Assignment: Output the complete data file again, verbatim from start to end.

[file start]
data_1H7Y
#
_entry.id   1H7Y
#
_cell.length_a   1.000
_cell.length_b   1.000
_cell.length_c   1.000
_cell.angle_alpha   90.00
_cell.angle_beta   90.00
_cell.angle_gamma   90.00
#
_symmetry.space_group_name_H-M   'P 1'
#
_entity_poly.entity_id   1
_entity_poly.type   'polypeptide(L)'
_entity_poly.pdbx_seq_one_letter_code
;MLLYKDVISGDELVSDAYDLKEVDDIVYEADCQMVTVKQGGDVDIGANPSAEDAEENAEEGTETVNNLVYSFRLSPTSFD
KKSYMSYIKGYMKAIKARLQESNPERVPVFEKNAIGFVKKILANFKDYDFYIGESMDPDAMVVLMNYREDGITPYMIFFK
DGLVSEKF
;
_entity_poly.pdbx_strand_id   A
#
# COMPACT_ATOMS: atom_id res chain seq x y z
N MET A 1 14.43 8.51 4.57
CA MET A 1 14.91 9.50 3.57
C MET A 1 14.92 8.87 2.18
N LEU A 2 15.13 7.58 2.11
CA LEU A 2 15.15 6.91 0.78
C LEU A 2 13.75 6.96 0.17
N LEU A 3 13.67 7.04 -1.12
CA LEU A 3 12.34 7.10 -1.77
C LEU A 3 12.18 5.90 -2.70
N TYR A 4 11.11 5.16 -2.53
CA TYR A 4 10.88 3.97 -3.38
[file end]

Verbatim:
data_1H7Y
#
_entry.id   1H7Y
#
_cell.length_a   1.000
_cell.length_b   1.000
_cell.length_c   1.000
_cell.angle_alpha   90.00
_cell.angle_beta   90.00
_cell.angle_gamma   90.00
#
_symmetry.space_group_name_H-M   'P 1'
#
_entity_poly.entity_id   1
_entity_poly.type   'polypeptide(L)'
_entity_poly.pdbx_seq_one_letter_code
;MLLYKDVISGDELVSDAYDLKEVDDIVYEADCQMVTVKQGGDVDIGANPSAEDAEENAEEGTETVNNLVYSFRLSPTSFD
KKSYMSYIKGYMKAIKARLQESNPERVPVFEKNAIGFVKKILANFKDYDFYIGESMDPDAMVVLMNYREDGITPYMIFFK
DGLVSEKF
;
_entity_poly.pdbx_strand_id   A
#
# COMPACT_ATOMS: atom_id res chain seq x y z
N MET A 1 14.43 8.51 4.57
CA MET A 1 14.91 9.50 3.57
C MET A 1 14.92 8.87 2.18
N LEU A 2 15.13 7.58 2.11
CA LEU A 2 15.15 6.91 0.78
C LEU A 2 13.75 6.96 0.17
N LEU A 3 13.67 7.04 -1.12
CA LEU A 3 12.34 7.10 -1.77
C LEU A 3 12.18 5.90 -2.70
N TYR A 4 11.11 5.16 -2.53
CA TYR A 4 10.88 3.97 -3.38